I was there : Testing new suspension on Sherpas

Freight-Rover-Sherpa

In the early 1970s it was thought that there would soon be a breakthrough in the manufacturing process for carbon fibre leading to a big cost reduction. Bristol Aeroplane Plastics were working on ideas for using the new low-cost fibres.

Leighton came up with the idea of manufacturing vehicle leaf springs and so they decided to make some prototypes. As BAP owned a Sherpa van, they designed and built a set of Sherpa springs,

The reason for changing to a composite was to save weight. Every kilogram saved from the weight of a commercial vehicle increases the payload by a kilogram making the vehicle more cost-effective. Alternatively, weight saving improves performance and economy and furthermore composite springs take weight from the unsprung weight of the vehicle which improves the vehicle’s ride and handling. The vehicle ride quality is also improved because the damping effect of the multi-leaf steel spring is removed.

GKN, the technology leader

GKN was, and still is, a major producer of car components especially CV joints. In the 1970s and ’80s they also made a lot of car wheels, chassis members and suspension components (for instance GKN Sankey made Land-Rover and Spitfire chassis, Transit subframes etc.).

So GKN devised the strategy of offering car manufacturers complete suspension assemblies, including wheels, CV joints and drive shafts, differential units, suspensions arms and springs. As we know with 10-15 years hindsight, this never happened, but the composite spring was a central part of this strategy.

GKN did a deal with BAP to productionise the composite spring. One of the most difficult areas was how to attach the rubber bush to the spring. If you imagine the composite material being like a very fine grained wood, then you can see that drilling holes in it and then repeatedly flexing it would lead to splinters and failure. The Engineers at GKN Technology in Wolverhampton came up with a clever way of clamping the bush to the spring without having to drill it.

GKN and Freight Rover join forces

This was in the early 1980s, GKN were in talks with Freight Rover (FR) about the supply of composite leaf springs as FR wanted to launch a revised Sherpa for the 1986 model year. It wanted to add a feature that would give the Sherpa a more high-tech image and gave GKN a letter of intent to order springs starting in mid 1985. On this basis, GKN built a production line in a corner of the Sankey site in Telford.

By mid-1985, all the durability testing had been completed both on test rigs and on vehicles and the vehicle ride and handling had been signed off. GKN found they could get the springs through a thousand miles of Pavé at MIRA but the rest of the vehicle was another matter.

For instance, the battery shook itself to bits so the GKN Engineers rushed down to the nearest Motor Factors for a replacement which was also shaken to bits in a matter of days. As it was superficially brand new, they took it back and got a replacement free of charge.

It wasn’t without issues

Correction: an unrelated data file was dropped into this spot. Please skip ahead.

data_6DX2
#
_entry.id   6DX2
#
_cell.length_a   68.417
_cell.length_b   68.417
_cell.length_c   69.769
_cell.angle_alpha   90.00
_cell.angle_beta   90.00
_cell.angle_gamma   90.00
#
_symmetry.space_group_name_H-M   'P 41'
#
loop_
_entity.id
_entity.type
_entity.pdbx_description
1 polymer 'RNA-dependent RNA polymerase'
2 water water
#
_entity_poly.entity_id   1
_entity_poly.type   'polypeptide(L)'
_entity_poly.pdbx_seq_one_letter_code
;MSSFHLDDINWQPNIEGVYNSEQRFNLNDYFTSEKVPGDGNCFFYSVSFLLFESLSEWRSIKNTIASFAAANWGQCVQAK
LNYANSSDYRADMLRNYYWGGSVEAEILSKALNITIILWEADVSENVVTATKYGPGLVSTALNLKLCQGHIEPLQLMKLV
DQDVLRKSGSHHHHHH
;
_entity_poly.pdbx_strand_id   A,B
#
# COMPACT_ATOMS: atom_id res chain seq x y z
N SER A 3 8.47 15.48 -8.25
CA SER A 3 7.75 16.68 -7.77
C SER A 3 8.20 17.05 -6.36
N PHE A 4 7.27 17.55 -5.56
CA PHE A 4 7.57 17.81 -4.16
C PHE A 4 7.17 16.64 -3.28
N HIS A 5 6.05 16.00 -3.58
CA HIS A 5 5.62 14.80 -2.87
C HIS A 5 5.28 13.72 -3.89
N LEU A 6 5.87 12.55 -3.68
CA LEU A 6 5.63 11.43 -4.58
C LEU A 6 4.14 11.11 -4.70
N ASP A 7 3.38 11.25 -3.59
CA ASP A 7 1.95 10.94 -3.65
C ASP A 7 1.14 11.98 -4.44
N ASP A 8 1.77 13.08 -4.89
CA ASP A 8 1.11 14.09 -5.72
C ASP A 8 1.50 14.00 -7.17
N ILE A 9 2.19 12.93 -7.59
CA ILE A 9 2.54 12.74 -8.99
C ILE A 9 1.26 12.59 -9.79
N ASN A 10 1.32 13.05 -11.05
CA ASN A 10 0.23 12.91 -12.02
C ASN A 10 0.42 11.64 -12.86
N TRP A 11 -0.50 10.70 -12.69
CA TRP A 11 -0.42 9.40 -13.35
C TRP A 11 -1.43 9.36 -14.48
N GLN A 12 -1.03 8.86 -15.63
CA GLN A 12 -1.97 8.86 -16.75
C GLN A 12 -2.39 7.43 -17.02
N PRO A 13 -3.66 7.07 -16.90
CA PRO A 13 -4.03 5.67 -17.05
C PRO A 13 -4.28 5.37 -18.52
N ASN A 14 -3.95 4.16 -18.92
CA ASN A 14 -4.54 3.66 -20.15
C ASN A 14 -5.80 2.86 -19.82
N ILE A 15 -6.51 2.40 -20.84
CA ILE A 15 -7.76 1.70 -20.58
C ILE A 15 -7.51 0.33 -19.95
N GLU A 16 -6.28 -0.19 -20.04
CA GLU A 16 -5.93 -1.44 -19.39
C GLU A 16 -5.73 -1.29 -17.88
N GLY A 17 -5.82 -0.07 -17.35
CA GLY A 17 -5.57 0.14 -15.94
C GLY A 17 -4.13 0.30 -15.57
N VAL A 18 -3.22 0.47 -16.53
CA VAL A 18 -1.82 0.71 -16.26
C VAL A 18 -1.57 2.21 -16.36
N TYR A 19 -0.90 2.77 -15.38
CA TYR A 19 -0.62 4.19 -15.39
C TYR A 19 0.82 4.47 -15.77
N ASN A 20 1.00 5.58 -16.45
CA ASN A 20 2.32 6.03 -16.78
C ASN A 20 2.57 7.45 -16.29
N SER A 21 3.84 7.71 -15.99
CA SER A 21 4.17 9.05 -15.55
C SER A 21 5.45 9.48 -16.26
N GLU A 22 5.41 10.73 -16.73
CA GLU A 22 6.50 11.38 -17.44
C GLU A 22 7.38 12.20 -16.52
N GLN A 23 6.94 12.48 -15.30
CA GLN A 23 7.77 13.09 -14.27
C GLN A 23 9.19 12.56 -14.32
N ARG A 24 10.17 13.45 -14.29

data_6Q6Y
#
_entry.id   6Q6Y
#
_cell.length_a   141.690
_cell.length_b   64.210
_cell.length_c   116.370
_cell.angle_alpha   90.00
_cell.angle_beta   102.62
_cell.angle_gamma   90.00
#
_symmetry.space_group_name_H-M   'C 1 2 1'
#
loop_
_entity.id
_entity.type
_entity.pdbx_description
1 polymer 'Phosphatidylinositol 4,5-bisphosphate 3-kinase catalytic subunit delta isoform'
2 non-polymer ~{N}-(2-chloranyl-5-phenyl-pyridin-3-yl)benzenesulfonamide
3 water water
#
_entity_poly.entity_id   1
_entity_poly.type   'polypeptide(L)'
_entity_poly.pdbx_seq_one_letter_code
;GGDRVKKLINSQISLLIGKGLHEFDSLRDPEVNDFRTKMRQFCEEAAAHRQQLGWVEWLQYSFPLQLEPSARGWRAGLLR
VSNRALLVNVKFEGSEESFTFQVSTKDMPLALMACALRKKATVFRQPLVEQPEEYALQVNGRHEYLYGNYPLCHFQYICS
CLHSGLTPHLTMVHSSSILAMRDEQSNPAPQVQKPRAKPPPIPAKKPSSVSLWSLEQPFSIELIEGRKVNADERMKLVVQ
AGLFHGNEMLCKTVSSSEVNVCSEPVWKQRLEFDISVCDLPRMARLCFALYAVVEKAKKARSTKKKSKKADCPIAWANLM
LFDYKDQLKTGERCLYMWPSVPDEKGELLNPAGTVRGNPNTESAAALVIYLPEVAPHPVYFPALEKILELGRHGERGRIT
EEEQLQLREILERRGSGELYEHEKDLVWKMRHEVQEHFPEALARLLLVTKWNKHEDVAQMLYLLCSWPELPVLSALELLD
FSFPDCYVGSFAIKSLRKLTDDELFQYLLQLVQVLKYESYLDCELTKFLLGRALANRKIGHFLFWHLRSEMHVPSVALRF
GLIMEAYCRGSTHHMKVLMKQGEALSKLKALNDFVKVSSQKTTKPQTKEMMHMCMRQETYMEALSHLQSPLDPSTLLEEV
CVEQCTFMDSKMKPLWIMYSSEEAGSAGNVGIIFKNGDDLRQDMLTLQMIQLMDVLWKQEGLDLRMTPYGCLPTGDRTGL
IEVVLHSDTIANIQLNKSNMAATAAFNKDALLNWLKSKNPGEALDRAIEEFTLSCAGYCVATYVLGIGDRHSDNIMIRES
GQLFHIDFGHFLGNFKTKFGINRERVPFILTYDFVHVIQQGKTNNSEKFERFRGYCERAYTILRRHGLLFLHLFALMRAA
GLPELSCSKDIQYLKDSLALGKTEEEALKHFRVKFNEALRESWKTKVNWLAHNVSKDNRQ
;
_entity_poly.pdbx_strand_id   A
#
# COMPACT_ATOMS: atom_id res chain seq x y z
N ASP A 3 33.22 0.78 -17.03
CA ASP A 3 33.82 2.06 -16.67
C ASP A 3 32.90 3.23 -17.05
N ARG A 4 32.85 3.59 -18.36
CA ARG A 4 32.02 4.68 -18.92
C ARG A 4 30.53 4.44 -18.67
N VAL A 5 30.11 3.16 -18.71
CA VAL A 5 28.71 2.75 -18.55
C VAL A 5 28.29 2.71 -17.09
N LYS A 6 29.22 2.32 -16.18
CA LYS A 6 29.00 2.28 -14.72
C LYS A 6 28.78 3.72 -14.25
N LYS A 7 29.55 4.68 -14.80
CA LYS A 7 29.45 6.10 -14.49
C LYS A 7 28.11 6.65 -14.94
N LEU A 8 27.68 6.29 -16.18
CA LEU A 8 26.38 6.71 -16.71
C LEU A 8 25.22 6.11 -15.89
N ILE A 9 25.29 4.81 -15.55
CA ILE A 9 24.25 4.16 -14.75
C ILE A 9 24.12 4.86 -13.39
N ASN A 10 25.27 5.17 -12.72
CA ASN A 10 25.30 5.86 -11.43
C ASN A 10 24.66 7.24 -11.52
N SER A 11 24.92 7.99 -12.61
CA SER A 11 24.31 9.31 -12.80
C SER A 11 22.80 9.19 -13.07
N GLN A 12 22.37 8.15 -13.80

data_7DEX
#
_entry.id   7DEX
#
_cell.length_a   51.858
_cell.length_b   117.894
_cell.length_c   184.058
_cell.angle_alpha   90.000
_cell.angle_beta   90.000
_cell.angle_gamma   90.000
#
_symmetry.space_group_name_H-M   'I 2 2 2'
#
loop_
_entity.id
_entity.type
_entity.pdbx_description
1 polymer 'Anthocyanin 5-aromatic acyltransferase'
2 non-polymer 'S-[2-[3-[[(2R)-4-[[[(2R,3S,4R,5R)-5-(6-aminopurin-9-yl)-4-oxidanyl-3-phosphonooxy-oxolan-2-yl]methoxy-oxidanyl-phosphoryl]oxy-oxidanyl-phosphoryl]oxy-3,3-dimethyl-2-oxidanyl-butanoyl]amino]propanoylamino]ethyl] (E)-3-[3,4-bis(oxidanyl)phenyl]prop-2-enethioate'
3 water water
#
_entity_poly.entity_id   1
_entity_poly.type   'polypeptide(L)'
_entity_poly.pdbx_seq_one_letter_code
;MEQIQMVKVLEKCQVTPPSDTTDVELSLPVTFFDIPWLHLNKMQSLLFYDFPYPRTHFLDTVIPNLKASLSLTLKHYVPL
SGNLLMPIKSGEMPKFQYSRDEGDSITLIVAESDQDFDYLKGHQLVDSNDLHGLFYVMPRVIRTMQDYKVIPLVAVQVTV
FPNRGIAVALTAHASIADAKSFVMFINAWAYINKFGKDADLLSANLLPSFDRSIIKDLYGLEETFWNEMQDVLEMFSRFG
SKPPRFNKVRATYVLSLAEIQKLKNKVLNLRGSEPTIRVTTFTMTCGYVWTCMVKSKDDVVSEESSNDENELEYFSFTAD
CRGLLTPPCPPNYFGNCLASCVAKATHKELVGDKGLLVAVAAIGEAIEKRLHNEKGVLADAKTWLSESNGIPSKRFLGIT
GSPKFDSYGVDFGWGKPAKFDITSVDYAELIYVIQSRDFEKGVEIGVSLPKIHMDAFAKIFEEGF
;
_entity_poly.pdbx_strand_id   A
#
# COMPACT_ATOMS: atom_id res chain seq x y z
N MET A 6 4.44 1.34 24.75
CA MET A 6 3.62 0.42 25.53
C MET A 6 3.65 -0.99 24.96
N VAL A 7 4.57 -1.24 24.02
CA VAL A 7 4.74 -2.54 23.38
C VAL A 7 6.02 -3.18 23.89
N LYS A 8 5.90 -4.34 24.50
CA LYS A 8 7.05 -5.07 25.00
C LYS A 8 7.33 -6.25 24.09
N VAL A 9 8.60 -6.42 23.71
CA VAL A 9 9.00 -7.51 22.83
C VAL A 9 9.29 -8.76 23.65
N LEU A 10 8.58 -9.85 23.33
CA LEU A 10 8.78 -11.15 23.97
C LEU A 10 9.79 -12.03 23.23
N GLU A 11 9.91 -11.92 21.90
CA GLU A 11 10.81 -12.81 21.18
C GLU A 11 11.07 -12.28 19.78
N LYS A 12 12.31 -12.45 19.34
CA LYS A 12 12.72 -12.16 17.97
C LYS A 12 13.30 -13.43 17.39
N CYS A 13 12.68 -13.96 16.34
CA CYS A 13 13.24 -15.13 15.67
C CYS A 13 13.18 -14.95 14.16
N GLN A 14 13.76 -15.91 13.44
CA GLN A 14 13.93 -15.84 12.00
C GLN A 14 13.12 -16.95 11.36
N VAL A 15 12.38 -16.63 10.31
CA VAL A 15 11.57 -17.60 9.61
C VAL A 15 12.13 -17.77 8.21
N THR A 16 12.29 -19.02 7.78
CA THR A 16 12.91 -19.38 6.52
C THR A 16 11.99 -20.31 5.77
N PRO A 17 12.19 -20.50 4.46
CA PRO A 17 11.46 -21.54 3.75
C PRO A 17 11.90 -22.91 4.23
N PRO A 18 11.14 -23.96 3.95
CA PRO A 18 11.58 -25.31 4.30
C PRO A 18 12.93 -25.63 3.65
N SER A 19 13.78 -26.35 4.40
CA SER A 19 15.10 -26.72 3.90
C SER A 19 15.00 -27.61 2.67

Engineering projects seldom proceed without any problems. At the eleventh hour FR found a brake steer problem on composite sprung Sherpas – during an emergency stop a RHD vehicle would veer markedly to the right. It also happened on steel sprung vehicles, but the effect was about five to ten times worse with composites (I know, I did the measurements).

At GKN we worked night and day on a solution, my friend Mike at GKN Technology in Wolverhampton built up a test rig with a complete Sherpa front suspension and steering mounted on a steel frame with hydraulic jacks to simulate the braking loads. Taking a series of measurements over the weekend, he spotted that the front axle bent backwards under simulated heavy braking, this in effect pulled on the steering causing the vehicle to veer off to the right.

The front axle was, and still is, a forging and had not changed since J4 days yet the allowable gross vehicle weight had gone up and up. Once this was demonstrated to FR they agreed to beef up the axle and the problem was eliminated.

Unfulfilled springing project

I also did a project to manufacture some prototype springs for the big Sherpa but this never came to a production order. Neither, unfortunately, did projects for Mercedes-Benz, Iveco or Chrysler, though Chrysler did order production tooling but never actually issued a production order.

The only other production vehicles using GKN Composite springs were the London Taxi Cab and a snow-mobile.

GKN Composites could not survive on such a low production level so GKN pulled the plug in 1991. Interestingly, some of the last development projects we worked on were transverse leaf spring suspensions for Mercedes-Benz, Volvo Car and Nissan and these eventually saw production but with composite springs from other suppliers.

Julian Donald
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5 Comments

  1. I believe some American “Muscle” cars of the same era used composite springs and composite anti-roll bars. The Mustang?

  2. If my memory is correct, the project was kind of reborn for the composite trailing links used on P38A Range Rover, the story I was told at solihull as a new start in chassis design was it was made by GKN as a leaf spring shape then cut into two trailing arms. I did a lot of abuse testing on them, they were incredibly strong

  3. I’m sure I vaguely remember composite leaf-springs being offered as a third-party replacement part for the old “series” Land Rover leaf-springs.

    Seems the idea never caught on and these days everyone uses Parabolics.

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